Holly Madison

Holly Madison is the first to agree, "It’s totally crazy the way fame works these days."

Only now is the reality-TV star, who never suffered from underexposure, doing something you can buy a ticket for.

Unless you count the time she played Frenchie in "Grease" in high school. "They gave that to me because I could do her voice," she says.

Now, Madison is the great blond hope for Planet Hollywood’s "Peepshow," thanks to the fame she built in five seasons of romping around the Playboy Mansion on E!’s "The Girls Next Door."

The producers are counting on Hef’s former favorite to be just the ticket for the $12 million burlesque revue, which debuted in April with underwhelming turnout for its first two stars, Kelly Monaco and the Spice Girls’ Mel B.

"When I saw the show, I was just amazed at how perfect the part was for me," Madison says of the lonely career woman who falls into a kinky nursery-rhyme dreamland. "It was like it was written for me."

It’s hard to argue a better fit for the 29-year-old model who is famous for being famous, but has the whole world at her feet after moving out of the mansion last year.

"When you’re in that world, you’re surrounded by all these people who try and push you a certain way and make you feel like you aren’t going to have any other options," she says. "I stepped out, and that wasn’t the case at all. I have had a lot more options now that I’m out."

Madison is house-hunting in Las Vegas and says she plans to live here regardless of whether or not this gig goes for more than her contracted three months.

"The people are warmer. There’s a lot of pompousness in L.A.," she says in a backstage "green room," sitting on the floor and leaning against a chair to eat her lunch.

"I feel like when I’m here, I’m a little kid again and I’m just running around causing mischief. And yet doing something constructive at the same time."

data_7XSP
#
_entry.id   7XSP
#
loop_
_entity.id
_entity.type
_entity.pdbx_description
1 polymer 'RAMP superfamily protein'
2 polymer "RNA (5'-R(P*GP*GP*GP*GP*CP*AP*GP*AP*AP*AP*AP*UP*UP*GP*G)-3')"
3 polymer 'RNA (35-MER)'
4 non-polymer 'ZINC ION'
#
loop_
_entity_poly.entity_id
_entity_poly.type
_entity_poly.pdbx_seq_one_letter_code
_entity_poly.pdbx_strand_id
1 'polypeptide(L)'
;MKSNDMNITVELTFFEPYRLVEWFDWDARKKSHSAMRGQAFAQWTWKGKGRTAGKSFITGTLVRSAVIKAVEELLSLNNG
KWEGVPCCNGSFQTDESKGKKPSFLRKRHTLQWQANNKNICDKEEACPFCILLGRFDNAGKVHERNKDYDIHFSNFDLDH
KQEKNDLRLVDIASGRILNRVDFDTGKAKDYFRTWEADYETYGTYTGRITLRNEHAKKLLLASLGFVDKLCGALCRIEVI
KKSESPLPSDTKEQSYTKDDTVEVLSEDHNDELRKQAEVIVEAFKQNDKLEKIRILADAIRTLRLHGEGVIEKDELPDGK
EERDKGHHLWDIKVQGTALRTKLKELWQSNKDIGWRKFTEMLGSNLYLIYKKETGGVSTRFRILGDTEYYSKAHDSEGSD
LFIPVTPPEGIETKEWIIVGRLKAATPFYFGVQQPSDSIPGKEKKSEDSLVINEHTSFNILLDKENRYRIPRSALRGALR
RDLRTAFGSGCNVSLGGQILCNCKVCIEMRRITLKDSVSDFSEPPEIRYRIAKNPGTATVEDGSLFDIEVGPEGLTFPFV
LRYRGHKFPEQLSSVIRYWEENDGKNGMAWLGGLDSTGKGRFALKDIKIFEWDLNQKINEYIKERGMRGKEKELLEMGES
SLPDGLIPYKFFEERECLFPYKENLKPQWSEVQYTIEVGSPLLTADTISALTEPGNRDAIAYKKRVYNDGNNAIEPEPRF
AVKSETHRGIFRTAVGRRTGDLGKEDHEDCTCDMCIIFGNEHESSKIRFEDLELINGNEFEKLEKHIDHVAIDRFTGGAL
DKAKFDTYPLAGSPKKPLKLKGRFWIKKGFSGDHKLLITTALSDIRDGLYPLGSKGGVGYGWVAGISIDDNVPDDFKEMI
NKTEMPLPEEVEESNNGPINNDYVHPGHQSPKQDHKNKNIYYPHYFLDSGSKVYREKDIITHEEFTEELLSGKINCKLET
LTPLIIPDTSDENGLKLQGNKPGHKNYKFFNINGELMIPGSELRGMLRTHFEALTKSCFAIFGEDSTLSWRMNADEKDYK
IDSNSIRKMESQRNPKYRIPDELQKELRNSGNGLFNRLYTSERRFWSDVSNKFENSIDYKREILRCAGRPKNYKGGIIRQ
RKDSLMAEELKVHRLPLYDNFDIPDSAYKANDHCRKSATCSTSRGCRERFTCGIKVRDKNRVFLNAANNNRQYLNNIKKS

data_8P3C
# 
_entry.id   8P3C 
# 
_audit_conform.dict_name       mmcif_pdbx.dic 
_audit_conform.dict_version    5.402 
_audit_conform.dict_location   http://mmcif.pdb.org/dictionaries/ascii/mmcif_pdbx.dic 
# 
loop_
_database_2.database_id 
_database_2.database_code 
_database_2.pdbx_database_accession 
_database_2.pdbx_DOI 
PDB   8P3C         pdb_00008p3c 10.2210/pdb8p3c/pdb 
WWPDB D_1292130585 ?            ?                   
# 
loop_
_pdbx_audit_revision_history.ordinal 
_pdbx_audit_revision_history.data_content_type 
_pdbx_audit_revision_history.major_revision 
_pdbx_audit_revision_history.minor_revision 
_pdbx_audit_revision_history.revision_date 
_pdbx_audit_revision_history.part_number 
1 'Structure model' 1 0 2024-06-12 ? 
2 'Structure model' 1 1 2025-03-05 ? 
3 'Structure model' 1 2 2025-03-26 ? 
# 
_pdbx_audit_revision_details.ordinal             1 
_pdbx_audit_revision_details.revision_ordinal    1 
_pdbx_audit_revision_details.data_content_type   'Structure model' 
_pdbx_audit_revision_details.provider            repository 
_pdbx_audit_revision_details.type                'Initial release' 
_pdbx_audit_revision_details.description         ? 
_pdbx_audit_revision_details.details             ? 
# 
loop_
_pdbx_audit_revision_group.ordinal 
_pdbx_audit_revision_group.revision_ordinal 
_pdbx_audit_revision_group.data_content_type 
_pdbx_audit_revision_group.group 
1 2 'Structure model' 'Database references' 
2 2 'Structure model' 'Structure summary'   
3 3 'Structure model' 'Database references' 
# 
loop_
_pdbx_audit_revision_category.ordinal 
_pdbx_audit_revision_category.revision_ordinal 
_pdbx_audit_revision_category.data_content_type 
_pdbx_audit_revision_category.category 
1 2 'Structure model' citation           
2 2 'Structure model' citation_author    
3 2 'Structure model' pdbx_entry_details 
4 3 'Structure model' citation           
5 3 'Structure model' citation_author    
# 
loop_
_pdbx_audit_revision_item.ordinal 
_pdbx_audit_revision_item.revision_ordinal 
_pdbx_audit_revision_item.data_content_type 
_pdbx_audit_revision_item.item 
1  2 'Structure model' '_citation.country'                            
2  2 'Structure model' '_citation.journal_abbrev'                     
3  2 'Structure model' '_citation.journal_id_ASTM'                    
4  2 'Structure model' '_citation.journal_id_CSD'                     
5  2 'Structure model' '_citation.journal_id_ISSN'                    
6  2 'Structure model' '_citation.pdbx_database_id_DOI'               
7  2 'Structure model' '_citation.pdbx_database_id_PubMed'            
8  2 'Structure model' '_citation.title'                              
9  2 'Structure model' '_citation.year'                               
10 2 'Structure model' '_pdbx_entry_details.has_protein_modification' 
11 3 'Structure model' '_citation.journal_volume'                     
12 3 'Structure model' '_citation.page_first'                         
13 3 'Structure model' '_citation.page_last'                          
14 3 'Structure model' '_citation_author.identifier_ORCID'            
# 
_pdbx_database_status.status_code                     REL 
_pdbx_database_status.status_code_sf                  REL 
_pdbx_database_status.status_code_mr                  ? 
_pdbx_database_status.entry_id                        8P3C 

Madison wanted to do something in the Dita Von Teese mode of modern burlesque, and last year she saw all the Vegas shows — one time, four in one day — when she and magician Criss Angel were a couple.

But talks of a guest stint in another Las Vegas revue never came together, and Madison says she’s glad she waited. For one thing, there was the serendipitous timing of "Dancing with the Stars."

Training six hours per day, after stepping in for the injured singer Jewel last spring, ramped her up to the challenge of working for Broadway director-choreographer Jerry Mitchell.

"From what I understand, this was the craziest season," she says of her three weeks of competition. "That’s why everybody got injured. … Everybody was just pushing, pushing, pushing."

Far from being intimidated by "Peepshow," Madison says she’d be happy if they gave her more to do. Backstage cameras would sweeten the deal, and there’s talk of a "Holly on her own" type of reality-TV spinoff.

You might think Madison would be weary of living her life on camera. The former Holly Cullen was fresh from being a Hooter’s server and Loyola Marymount University student when she was swept into the alternate reality of being one of Hugh Hefner’s three live-in girlfriends.

"I feel like once I made the choice to step into that world, I (was) locked in," she says. "I look back on it and I see it as totally weird. I feel like I lived in a bubble and my mind-set was completely different."

But it doesn’t take long to get used to the cameras, she says. "Being on a reality show is the easiest job in the world. You just have to turn yourself into a character and go."

A character? That person we saw on TV wasn’t the real her?

"Not 100 percent," she says. "Nobody is on reality TV. … It’s fun, it’s easy, it’s an excuse to do fun crazy things I wouldn’t ordinarily do."

But if they filmed the real her?

"I’d be sitting in a corner reading all day. Nobody wants to watch that."

Perhaps because of her fishbowl life, Madison says it’s no inconvenience to live at the Planet Hollywood Resort while she house hunts.

"People always want pictures and stuff, but I’d rather be surrounded by people than alone, I think. I don’t want a house until I have like five other people living with me," she says with a laugh.

"Barbie’s Dream House."

Contact reporter Mike Weatherford at mweatherford@ reviewjournal.com or 702-383-0288.

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